Maybe these guys are, what we in our western Christian culture, would call “New Agers”? This fits better for me, than saying that they were part of a cult, which implies they were religious or practitioners of a religion. Closer still would be to say that they were in the occult.
Occult means hidden and different. Witches and warlocks who practice witchcraft are occult. Are magicians, people who practice non-Judeo/Christian spirituality, and magicians who are more than illusionists in the occult? Maybe and probably.
We have to get our heads around how people can have a spirituality outside of the Judeo/Christian framework, and be seeking God. There is some mystery surrounding these wise men. All we know is that they were these people called Magi, which is short for magician, and that they were ‘star gazers’ and ‘star scholars’, who somehow discerned the special light in the sky, that signaled the birth of The King of the Jews.
Some have postulated the theory that these guys were descendents from people who were influenced by Daniel. They learned about God, The Jews, and the coming Messiah, from Daniel or the teachings passed down from Daniel. Maybe. (Dan. 2:48 & 9:24-27)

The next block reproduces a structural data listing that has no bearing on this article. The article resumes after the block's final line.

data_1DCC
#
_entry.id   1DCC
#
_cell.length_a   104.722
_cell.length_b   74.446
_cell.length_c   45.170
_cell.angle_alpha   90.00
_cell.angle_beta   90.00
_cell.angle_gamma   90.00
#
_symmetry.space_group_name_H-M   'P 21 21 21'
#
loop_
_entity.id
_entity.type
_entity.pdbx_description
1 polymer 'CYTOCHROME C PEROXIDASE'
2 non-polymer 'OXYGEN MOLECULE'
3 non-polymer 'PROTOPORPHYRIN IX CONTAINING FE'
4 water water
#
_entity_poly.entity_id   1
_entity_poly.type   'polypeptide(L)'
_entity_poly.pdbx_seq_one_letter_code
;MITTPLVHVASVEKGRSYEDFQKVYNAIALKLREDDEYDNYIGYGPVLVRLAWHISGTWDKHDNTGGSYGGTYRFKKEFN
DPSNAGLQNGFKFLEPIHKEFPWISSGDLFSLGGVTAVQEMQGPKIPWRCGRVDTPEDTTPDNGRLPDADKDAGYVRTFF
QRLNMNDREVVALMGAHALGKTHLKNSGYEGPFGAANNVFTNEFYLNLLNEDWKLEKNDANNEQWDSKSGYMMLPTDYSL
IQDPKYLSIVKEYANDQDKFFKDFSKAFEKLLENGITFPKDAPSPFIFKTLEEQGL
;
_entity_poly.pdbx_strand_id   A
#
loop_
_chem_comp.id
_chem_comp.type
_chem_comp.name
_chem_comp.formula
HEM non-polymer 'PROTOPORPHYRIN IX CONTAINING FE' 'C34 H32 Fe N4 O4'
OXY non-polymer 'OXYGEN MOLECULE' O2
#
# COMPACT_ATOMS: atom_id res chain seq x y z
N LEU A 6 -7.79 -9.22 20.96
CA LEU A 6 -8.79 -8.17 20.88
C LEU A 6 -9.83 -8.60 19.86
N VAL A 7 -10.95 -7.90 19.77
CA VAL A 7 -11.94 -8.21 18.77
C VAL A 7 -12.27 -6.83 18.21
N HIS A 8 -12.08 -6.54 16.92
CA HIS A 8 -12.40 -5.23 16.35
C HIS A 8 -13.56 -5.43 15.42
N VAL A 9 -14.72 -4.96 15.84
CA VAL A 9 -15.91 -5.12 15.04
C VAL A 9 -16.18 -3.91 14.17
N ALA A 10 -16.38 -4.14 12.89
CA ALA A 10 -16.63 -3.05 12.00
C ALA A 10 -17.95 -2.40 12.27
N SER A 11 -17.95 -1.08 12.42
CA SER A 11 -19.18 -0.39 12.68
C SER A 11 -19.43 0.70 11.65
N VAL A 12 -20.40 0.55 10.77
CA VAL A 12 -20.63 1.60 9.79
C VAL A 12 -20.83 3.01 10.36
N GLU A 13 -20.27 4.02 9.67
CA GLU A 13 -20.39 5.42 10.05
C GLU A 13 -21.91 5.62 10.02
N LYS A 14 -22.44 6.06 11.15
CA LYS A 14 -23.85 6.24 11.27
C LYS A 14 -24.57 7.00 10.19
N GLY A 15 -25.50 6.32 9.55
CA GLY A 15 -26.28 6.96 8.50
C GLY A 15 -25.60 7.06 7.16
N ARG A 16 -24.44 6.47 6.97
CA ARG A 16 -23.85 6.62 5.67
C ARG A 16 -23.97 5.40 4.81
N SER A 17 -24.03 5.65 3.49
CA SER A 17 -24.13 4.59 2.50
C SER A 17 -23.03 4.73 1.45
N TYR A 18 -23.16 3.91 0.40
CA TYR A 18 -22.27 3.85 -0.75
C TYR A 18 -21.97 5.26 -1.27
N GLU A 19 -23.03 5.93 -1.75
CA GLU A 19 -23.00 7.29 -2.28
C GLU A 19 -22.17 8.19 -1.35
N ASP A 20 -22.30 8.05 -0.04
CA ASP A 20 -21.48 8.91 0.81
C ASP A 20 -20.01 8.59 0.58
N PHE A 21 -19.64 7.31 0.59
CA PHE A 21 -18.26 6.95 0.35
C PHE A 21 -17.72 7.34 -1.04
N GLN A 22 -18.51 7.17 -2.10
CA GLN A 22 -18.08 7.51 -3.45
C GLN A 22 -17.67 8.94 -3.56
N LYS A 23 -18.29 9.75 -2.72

What is notable is that these people were searching for Messiah and they were not Palestinian Jews. They were from outside the area and were not connected to Jerusalem, the center of Judaism. And they were not just explorers or historians or researchers. They were worshipers.
These guys were ‘off-the-map’, ‘off-the-grid’ and ‘outside-the-camp’ from traditional believers. Yet, they were guided, knew exactly who they were seeking, desired to worship him, traveled a great distance in danger and brought expensive gifts to give the King of the Jews.
These wise men remind us that giving gifts back to Jesus, who is the gift, and the King, is what this whole thing is about.
The reason they followed the star that pointed them to the Jerusalem area, but evidently not Jerusalem itself, was to worship a child who was born King. In the time of Jesus birth, there had been the ‘Messianic Expectation’ in Israel. But it was much more fever pitch in some quarters, like perhaps with the Essenes.
Herod did not consult with the Essenes, but with Sadducees and Pharisees, who ended up being hostile to Jesus, during his ministry, ultimately killing him for impersonating Messiah.